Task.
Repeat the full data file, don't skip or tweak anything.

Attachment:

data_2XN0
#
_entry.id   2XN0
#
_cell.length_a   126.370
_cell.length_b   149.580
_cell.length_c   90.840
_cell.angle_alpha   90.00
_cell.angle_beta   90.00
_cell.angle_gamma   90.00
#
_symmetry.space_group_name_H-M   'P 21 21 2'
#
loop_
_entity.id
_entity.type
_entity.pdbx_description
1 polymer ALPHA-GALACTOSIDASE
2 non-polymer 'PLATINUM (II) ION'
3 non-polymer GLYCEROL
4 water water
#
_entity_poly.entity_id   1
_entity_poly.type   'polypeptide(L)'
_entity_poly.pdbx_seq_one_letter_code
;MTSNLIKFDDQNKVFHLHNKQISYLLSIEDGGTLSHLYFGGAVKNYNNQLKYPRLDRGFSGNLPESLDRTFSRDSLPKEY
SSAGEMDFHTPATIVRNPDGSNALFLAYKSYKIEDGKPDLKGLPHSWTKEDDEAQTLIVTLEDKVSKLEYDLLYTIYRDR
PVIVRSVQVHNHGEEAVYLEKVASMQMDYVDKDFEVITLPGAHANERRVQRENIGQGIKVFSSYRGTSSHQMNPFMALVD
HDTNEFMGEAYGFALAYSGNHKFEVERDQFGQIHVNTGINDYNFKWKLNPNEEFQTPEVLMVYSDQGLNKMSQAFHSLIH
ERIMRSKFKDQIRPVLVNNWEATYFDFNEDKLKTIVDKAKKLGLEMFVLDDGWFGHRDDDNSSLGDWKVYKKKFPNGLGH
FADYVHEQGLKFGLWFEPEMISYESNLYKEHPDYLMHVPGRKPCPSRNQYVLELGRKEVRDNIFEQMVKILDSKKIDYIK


data_2XN0
#
_entry.id   2XN0
#
_cell.length_a   126.370
_cell.length_b   149.580
_cell.length_c   90.840
_cell.angle_alpha   90.00
_cell.angle_beta   90.00
_cell.angle_gamma   90.00
#
_symmetry.space_group_name_H-M   'P 21 21 2'
#
loop_
_entity.id
_entity.type
_entity.pdbx_description
1 polymer ALPHA-GALACTOSIDASE
2 non-polymer 'PLATINUM (II) ION'
3 non-polymer GLYCEROL
4 water water
#
_entity_poly.entity_id   1
_entity_poly.type   'polypeptide(L)'
_entity_poly.pdbx_seq_one_letter_code
;MTSNLIKFDDQNKVFHLHNKQISYLLSIEDGGTLSHLYFGGAVKNYNNQLKYPRLDRGFSGNLPESLDRTFSRDSLPKEY
SSAGEMDFHTPATIVRNPDGSNALFLAYKSYKIEDGKPDLKGLPHSWTKEDDEAQTLIVTLEDKVSKLEYDLLYTIYRDR
PVIVRSVQVHNHGEEAVYLEKVASMQMDYVDKDFEVITLPGAHANERRVQRENIGQGIKVFSSYRGTSSHQMNPFMALVD
HDTNEFMGEAYGFALAYSGNHKFEVERDQFGQIHVNTGINDYNFKWKLNPNEEFQTPEVLMVYSDQGLNKMSQAFHSLIH
ERIMRSKFKDQIRPVLVNNWEATYFDFNEDKLKTIVDKAKKLGLEMFVLDDGWFGHRDDDNSSLGDWKVYKKKFPNGLGH
FADYVHEQGLKFGLWFEPEMISYESNLYKEHPDYLMHVPGRKPCPSRNQYVLELGRKEVRDNIFEQMVKILDSKKIDYIK